To be honest, the financial services industry does not make it easy to understand who has the right expertise and experience to provide the services and advice that each person may need. Not all financial advisors offering “comprehensive” financial planning provide the same level of service.
For example, someone who works for a start-up company about to go public needs a team of advisors with a lot of experience in stock options and grants, tax planning, estate planning, investment management and, perhaps, philanthropic planning, if they stand to make a lot of money from their company stock and would like to fund their charitable causes. In this case, the expertise of the team should include CPAs, attorneys, Certified Financial Planner® (CFP®) professionals, Chartered Financial Analysts (CFAs) and others depending on the client’s needs beyond handling the complexities of their equity options. It’s rare, if not impossible to find all of this expertise in just one financial advisor.
Another person may be going through a complex divorce. Working with a divorce mediator or attorney is a good first step but they may want to consider hiring a financial advisor who specializes in divorce – a Certified Divorce Financial Analyst (CDFA®). These specialists generally have seen many divorce situations as they advise their clients going through a divorce, so they bring experience and objectivity to an emotionally packed situation.
Someone with significant wealth may need the services of a family office to help them manage their day-to-day finances, as well as their longer-range investing. These families may look to their advisory team to help them communicate their values to their children and other heirs and help prepare them to be good stewards of their wealth as it is passed on to them. These families also require more advanced investment strategies along with tax and estate planning solutions that protect and preserve their wealth for future generations.
It’s up to the individual to do their homework, ask questions and ask to speak with referrals who have a similar situation before making a decision.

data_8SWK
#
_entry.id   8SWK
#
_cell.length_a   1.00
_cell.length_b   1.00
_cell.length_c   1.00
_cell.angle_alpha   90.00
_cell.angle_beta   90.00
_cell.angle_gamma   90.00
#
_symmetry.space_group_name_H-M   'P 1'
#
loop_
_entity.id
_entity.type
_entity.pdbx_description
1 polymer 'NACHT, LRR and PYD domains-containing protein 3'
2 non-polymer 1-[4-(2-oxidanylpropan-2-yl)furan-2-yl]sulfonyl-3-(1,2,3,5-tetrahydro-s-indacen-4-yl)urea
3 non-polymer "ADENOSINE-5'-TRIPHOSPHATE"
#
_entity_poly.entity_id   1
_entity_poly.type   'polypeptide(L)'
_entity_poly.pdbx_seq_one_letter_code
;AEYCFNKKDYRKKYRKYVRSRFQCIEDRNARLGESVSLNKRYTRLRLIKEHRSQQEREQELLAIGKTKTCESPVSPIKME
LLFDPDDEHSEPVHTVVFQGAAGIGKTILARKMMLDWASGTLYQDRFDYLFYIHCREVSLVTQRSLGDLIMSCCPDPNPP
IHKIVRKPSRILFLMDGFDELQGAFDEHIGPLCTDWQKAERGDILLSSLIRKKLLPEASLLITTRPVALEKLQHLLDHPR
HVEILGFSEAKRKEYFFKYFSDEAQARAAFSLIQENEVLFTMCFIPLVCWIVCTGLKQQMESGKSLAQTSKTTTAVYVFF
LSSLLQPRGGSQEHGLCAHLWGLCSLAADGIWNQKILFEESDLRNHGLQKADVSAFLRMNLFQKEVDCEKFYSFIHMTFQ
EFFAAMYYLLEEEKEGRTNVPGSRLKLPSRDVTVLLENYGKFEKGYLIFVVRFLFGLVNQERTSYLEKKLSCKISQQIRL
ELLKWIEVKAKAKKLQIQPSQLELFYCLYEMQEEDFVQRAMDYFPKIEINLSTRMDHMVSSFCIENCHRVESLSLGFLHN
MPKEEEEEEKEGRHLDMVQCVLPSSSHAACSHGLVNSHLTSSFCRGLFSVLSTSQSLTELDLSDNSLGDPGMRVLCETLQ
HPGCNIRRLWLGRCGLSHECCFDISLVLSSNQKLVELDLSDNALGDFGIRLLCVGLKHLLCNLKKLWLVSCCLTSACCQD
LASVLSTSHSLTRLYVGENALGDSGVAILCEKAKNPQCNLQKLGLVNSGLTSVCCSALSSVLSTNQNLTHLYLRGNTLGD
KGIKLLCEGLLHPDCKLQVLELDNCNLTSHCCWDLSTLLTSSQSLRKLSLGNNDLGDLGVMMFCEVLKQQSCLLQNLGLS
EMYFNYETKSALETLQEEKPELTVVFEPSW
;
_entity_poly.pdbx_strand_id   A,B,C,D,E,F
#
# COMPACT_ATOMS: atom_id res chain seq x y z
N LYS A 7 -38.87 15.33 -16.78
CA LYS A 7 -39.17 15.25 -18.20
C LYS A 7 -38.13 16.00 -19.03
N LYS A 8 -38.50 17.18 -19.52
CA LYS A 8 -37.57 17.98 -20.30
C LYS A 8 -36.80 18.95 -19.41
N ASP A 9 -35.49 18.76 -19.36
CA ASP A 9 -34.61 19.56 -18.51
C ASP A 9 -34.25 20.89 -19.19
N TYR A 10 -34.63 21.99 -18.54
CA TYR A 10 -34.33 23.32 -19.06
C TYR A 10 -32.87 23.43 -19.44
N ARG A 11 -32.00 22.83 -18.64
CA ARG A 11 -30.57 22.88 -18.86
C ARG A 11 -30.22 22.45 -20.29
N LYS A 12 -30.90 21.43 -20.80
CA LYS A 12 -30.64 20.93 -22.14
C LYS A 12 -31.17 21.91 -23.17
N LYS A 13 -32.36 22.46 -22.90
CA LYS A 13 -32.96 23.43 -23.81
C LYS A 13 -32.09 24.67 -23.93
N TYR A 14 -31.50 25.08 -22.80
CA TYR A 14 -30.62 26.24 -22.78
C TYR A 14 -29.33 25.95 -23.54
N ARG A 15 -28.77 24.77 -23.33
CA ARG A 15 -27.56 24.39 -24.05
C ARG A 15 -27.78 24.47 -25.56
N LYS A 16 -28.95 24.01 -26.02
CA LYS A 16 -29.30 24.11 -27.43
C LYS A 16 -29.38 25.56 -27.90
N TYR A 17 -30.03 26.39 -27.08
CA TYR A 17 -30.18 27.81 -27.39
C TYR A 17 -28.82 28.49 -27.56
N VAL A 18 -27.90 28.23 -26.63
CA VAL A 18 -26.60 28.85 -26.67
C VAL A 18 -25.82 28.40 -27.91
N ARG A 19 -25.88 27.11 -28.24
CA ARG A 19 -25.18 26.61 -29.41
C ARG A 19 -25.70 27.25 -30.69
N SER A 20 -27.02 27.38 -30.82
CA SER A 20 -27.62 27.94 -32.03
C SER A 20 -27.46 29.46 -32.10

Create a customized investment plan
It may come as a surprise to know that a recent Women and Money survey by Fidelity found that women are, in fact, better investors than men. After reviewing over 8 million client accounts, Fidelity found that women investors earned 0.4 percent more than men, and they are saving more than men too. Over time, when these small percentages are applied to increased savings and investing, it can add up to significantly more money.
While this is great news, they also found that women tend to take less risk. Given the results of the study, you would think that’s a good thing, right? The answer is, that depends. The better question is, “Are women taking appropriate risk given their goals for their money, their need for income in retirement and their stomach for risk?”
Keep in mind that a portfolio needs to provide a sufficient return to overcome taxes and inflation. In order to do so, investors will continue to need a healthy dose of equities into late retirement.
As human beings, our natural tendency is to run to the safety of shore when the seas get rough and jump into the ocean when everything looks calm. However, these actions usually create a pattern of “buying high and selling low”, resulting in poor investment performance. We urge investors to adopt and stick to an asset allocation policy that makes sense for the long term. Tactically adjusting for current market conditions can add performance but drastic shifts often lead to underperformance.
The best way to invest appropriately is to have clear financial goals and create a customized plan that has the best chance to get you there.
Nadine Gordon Lee, CPA/PFS, CFP® is the co-author of Personal Financial Planning for Executives and Entrepreneurs: The Path to Financial Peace of Mind. She is the Managing Director of The Colony Group’s Metro NY Offices and President of the Colony Group Family Office. During her more than thirty years in wealth management, Dina has advised wealthy families, corporate executives and owners of closely held businesses.